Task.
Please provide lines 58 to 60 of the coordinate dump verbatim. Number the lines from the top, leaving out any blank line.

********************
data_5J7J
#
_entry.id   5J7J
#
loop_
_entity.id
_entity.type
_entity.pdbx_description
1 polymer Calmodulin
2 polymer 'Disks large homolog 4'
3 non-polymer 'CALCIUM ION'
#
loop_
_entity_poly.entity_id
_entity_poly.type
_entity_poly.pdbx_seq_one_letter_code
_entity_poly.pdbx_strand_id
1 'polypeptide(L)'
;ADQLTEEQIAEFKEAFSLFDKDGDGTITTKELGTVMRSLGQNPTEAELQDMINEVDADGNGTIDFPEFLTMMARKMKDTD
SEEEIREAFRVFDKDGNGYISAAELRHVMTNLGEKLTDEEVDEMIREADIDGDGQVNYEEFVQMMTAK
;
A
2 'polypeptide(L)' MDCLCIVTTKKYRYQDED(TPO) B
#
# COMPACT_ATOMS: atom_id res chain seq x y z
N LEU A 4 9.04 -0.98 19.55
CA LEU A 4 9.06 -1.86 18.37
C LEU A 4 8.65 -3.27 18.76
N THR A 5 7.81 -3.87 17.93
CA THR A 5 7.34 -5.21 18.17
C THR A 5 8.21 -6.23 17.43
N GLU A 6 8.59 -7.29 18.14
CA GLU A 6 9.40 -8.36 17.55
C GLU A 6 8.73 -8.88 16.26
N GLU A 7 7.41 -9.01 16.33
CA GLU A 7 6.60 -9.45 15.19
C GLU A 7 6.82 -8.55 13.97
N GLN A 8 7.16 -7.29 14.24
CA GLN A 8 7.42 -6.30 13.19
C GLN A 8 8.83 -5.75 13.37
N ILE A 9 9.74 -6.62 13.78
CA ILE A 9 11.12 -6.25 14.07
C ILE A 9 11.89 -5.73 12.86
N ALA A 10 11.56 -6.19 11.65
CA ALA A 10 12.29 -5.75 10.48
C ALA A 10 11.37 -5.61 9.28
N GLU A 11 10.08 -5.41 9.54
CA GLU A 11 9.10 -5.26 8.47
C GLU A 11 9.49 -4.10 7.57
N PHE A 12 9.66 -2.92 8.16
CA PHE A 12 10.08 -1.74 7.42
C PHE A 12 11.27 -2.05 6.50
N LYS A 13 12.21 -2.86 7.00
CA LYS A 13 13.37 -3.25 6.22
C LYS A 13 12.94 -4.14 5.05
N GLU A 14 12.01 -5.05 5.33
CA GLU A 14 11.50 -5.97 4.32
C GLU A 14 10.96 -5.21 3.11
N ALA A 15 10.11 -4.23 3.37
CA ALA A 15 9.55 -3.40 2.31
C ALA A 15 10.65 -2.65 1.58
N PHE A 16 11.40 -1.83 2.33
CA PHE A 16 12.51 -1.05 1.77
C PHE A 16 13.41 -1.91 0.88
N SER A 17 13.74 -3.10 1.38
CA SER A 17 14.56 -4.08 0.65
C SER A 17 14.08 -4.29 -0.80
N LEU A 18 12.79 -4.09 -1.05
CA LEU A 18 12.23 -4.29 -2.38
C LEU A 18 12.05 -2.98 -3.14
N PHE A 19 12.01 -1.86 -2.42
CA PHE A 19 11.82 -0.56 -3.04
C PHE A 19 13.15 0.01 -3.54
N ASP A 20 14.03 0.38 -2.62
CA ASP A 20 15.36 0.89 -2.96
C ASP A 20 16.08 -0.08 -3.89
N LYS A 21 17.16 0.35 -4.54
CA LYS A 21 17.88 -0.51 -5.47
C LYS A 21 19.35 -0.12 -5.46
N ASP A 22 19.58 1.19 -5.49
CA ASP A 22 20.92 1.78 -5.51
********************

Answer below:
C GLU A 14 10.96 -5.21 3.11
N ALA A 15 10.11 -4.23 3.37
CA ALA A 15 9.55 -3.40 2.31